Gene networks controlling the complex, hormonally-regulated growth and development of the mammary gland are likely to involve the same genes which, aberrantly expressed, contribute to the onset of breast cancer and its progression to metastasis. The overall goal of this Program Project is thus to identify and characterize these gene pathways, in order to define inclusive expression patterns that accurately predict the likelihood of clinical recurrence so that patients can be selected to receive or be spared adjuvant therapy. Several novel gene networks which we have found to have roles in normal mammary development and progression to cancer will be explored in terms of their interactions and their potential as targets for treatment and prevention, and we will seek to integrate comprehensive gene amplification and expression information combining two molecular profiling approaches. The individual projects are: 1) integrating RNA expression and array CGH profiles to predict long-term breast cancer progression, using a unique collection of frozen tumor specimens with >12 years clinical follow-up to identify individual gene pathways and comprehensive molecular signatures indicating the metastatic capability of an individual patient's tumor; 2) defining the tumor suppressor role of the SAFB scaffold attachment factors, whose genetic locus we have found to show the highest loss of heterozygosity yet reported in breast cancer; 3) targeting IGF-I and its cross-talk with the estrogen pathway in progression to malignancy, based on our findings and others that activation of IGF system components is prognostically ominous, that serum IGF-I is a breast cancer risk factor, and that there is direct positive feedback between the IGF and estrogen systems; 4) determining the role of the Ptc1 hedgehog receptor in mammary ductal development and progression to neoplasia, since we find that aberrant Ptc1 leads to ductal hyperplasia and that the hedgehog network regulates functions likely to be critical for metastatic behavior; 5) investigate the role of p190-B RhoGAP interactions in mammary development, particularly the invasive growth of the terminal end bud into the mammary fat pad, and also in breast cancer invasion and metastasis. These Projects will be supported by a Pathology and Tissue Resource, a Biostatistics and Array Analysis Core, and Animal Handling and Imaging Core. These highly interactive projects are designed to enhance our knowledge of how mammary development can become malignant and invasive, and to define gene amplification and expression profiles which will select those breast cancer patients who may truly benefit from adjuvant therapy.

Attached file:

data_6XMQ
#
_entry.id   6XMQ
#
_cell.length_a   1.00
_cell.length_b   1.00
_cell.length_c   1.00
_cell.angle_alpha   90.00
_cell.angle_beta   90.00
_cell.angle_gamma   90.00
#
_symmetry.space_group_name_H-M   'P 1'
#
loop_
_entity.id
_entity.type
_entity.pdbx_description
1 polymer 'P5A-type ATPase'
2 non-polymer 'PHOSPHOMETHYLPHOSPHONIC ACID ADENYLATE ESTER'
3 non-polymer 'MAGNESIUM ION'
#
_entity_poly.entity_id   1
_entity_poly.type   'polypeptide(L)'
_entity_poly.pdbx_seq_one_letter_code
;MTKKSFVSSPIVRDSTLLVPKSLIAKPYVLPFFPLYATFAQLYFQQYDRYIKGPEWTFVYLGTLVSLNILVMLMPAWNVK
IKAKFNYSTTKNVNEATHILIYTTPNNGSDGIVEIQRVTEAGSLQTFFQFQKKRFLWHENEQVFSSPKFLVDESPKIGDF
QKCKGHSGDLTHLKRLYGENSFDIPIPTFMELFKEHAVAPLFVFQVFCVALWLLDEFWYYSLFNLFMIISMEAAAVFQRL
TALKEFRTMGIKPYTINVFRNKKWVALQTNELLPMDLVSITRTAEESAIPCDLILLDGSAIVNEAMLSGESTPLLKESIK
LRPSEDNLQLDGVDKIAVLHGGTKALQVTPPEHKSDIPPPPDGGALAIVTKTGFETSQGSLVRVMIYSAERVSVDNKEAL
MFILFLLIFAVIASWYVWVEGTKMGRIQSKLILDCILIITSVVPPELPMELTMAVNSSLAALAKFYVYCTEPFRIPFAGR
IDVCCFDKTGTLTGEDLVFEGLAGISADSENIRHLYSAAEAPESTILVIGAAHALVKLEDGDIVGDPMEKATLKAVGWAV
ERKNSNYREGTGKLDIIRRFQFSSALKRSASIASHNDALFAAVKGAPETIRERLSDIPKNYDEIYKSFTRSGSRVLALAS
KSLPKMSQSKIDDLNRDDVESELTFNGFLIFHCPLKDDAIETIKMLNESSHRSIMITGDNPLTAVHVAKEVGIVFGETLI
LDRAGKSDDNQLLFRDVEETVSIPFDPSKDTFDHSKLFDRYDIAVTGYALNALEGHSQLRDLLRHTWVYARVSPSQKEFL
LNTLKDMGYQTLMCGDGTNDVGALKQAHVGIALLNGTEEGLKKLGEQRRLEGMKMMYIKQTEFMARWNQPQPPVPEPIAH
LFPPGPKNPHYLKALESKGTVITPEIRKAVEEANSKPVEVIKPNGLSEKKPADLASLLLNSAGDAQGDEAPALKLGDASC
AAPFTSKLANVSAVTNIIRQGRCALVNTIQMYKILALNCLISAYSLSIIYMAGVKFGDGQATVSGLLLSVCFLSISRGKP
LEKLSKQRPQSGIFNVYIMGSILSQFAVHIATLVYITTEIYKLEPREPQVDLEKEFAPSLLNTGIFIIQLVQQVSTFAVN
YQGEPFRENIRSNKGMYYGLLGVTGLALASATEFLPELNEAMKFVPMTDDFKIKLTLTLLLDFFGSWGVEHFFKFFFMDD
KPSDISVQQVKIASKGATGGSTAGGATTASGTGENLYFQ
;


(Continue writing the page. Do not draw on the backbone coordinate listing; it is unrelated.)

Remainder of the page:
National Institute of Health (NIH)
National Cancer Institute (NCI)
Research Program Projects (P01)
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Subcommittee G - Education (NCI)
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Lively, Tracy (LUGO)
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Baylor College of Medicine
Internal Medicine/Medicine
Schools of Medicine
United States
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Park, Jun Hyoung; Vithayathil, Sajna; Kumar, Santosh et al. (2016) Fatty Acid Oxidation-Driven Src Links Mitochondrial Energy Reprogramming and Oncogenic Properties in Triple-Negative Breast Cancer. Cell Rep 14:2154-2165
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Pathiraja, Thushangi N; Shetty, Priya B; Jelinek, Jaroslav et al. (2011) Progesterone receptor isoform-specific promoter methylation: association of PRA promoter methylation with worse outcome in breast cancer patients. Clin Cancer Res 17:4177-86
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